Employers are routinely using social media to check out applicants and to monitor their employees. A May 2012 Gartner report predicted that by 2015, sixty percent of companies will be monitoring employee’s social media use for security breaches. Recently, US Major League Baseball’s investigators used an arsenal of high- tech tools to collect evidence from Facebook, BlackBerry instant messages, and texts to persuade a dozen players to accept 50 game suspensions for their ties to a clinic that provides performance enhancing drugs to athletes.
The leaks by Edward Snowden, the former USA National Security Agency (NSA) contractor turned whistleblower, opened average citizens eyes to the massive amount of information that is being gathered by governments around the world. According to Snowden, the NSA reportedly keeps trillions of telephone calls, live chats, text messages, and emails in their databases that can be accessed by the use of simple screens that allow an analyst to enter an email address or an IP address and listen to conversations, read emails, look at browsing histories or Google search terms. Snowden’s whistleblowing brought unprecedented attention to Britain’s largest spy agency GCHQ, and the Tempora surveillance programme, a project that gives the agency access to the fibre-optic cables that carry the world’s phone calls and web traffic throughout the UK. Germans also learned that their e-mails, text messages and phone calls are being gathered daily and shared with the NSA. At the 21st annual DEF CON, the world’s largest hacking conference held in Las Vegas this August, workshops focused on civil liberties, corporate and governmental spying and ethics.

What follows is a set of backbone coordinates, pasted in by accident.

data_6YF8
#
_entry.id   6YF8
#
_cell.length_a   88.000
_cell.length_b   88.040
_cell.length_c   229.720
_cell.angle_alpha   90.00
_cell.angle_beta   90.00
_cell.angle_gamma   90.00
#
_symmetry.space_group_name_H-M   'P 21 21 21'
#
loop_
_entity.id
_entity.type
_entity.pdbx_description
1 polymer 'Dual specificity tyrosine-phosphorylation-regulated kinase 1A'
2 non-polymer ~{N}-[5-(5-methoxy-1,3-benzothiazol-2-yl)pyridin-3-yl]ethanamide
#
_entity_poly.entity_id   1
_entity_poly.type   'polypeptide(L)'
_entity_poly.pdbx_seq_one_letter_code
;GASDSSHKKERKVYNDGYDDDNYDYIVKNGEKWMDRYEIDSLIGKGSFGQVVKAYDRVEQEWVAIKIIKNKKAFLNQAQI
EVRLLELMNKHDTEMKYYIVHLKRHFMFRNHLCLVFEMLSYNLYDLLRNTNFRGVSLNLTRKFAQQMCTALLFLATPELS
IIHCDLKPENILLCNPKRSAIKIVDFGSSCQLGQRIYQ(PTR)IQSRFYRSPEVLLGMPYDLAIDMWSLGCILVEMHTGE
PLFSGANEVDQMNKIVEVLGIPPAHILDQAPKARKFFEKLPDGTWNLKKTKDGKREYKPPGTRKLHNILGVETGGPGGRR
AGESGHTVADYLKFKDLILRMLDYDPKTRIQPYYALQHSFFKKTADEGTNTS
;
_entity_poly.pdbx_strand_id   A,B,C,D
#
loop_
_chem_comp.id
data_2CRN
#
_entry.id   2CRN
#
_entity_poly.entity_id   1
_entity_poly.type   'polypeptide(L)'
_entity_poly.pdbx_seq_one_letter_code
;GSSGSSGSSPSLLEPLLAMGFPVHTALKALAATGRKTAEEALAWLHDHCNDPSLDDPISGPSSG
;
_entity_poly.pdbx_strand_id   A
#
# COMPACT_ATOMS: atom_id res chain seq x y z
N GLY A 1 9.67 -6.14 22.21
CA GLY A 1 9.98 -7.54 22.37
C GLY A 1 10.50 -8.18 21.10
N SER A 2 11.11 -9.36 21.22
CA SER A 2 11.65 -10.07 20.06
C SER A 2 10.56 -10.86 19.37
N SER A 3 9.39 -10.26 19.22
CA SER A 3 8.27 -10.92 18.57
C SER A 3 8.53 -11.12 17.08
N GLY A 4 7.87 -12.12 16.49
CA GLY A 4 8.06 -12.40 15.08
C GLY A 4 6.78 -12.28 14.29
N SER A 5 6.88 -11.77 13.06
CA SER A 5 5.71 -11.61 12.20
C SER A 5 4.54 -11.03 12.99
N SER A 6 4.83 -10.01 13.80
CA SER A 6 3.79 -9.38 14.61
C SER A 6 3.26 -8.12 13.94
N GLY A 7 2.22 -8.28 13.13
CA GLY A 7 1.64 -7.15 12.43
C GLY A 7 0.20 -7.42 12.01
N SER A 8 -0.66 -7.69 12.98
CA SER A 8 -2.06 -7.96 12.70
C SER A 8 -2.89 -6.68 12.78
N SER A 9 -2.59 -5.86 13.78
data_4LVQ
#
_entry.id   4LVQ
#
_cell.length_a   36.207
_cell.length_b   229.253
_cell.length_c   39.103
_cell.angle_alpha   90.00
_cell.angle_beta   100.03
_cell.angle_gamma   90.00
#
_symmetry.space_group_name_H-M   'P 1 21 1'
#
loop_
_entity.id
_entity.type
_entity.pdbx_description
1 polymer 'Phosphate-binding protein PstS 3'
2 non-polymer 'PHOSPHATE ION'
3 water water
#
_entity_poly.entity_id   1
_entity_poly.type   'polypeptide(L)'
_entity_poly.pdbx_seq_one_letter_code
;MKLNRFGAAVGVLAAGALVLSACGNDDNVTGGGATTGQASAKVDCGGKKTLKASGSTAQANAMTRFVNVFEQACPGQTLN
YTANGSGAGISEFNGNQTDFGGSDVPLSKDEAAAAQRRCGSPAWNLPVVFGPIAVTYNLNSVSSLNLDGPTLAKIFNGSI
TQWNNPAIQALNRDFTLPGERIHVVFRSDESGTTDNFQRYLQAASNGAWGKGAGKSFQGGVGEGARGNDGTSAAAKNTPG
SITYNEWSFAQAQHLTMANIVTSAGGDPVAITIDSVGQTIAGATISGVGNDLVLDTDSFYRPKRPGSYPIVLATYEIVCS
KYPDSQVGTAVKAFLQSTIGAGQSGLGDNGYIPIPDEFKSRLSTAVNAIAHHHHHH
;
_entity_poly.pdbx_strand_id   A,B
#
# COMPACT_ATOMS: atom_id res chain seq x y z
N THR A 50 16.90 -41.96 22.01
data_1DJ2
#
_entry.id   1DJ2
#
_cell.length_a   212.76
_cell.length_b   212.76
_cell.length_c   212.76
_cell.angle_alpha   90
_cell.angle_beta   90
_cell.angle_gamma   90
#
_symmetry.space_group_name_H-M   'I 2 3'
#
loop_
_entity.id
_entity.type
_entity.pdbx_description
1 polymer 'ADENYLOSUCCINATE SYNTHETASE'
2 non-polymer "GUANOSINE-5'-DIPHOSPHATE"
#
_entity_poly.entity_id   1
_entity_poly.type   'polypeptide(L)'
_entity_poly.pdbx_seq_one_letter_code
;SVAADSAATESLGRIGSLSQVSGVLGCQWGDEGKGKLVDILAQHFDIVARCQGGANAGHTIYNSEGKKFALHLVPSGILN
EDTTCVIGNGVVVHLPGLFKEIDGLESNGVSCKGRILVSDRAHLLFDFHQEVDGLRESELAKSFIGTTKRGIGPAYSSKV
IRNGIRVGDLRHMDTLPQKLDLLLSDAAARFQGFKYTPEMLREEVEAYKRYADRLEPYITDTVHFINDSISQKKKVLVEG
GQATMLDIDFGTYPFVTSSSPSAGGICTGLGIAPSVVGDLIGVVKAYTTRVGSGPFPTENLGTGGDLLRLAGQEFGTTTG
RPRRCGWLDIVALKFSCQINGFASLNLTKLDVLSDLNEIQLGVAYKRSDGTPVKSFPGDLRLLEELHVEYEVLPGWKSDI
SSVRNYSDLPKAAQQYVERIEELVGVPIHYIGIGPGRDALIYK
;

Beyond unplugging, how do you protect your privacy?
First, of course, remember that cyberspace is mostly not private and check yourself before hitting that send button. Beyond that, check out the free software resources available through the Free Software Foundation (www.fsf.org) to find out about non proprietary software for searching the web and encrypting programs that are run on your own computer, not a server where information might be saved before encrypting it.
Do you make frequent purchases over the Internet? Rather than use your bank card directly, use a service such as PayPal to help protect your information. Or, if you are ready to bypass major financial institutions whenever possible, consider using a cryptocurrency wallet such as Litecoin, Bitcoin or Feathercoin. Cryptocurrency is a type of digital currency that is based on cryptography (secret code). Cryptocurrency uses algorithm data encryption for security. You can find out more about cryptocurrency and other alternative currencies at www.bitcoinmagazine.com
And what to do about all those vast amounts of information weare taking in and assimilating?
If you find yourself getting depressed or outraged by what you’re reading on Facebook or watching on your iPad, recall how Wael Ghonim turned his outrage into activism. Or, turn it off and take a walk or go hug a loved one.
Unplug from the electronic devices for a while and enjoy the people and places right in front of you. Make an effort to have a real conversation with a live person that you can reach out and touch. Switch off the phone at dinner time, stop checking your email when you are sitting on the bus, and post less frequent Facebook updates. It’ll be tough at first, but psychologists have found that the fundamental difference between happy and unhappy people is loving, social relationships. Spending time with family and friends is essential for happiness. If you are able, make a date to meet those special friends or family members in person using the advances in technology that enable us to fly across the globe in hours or days instead of traveling by ship for weeks or months. Tweet that!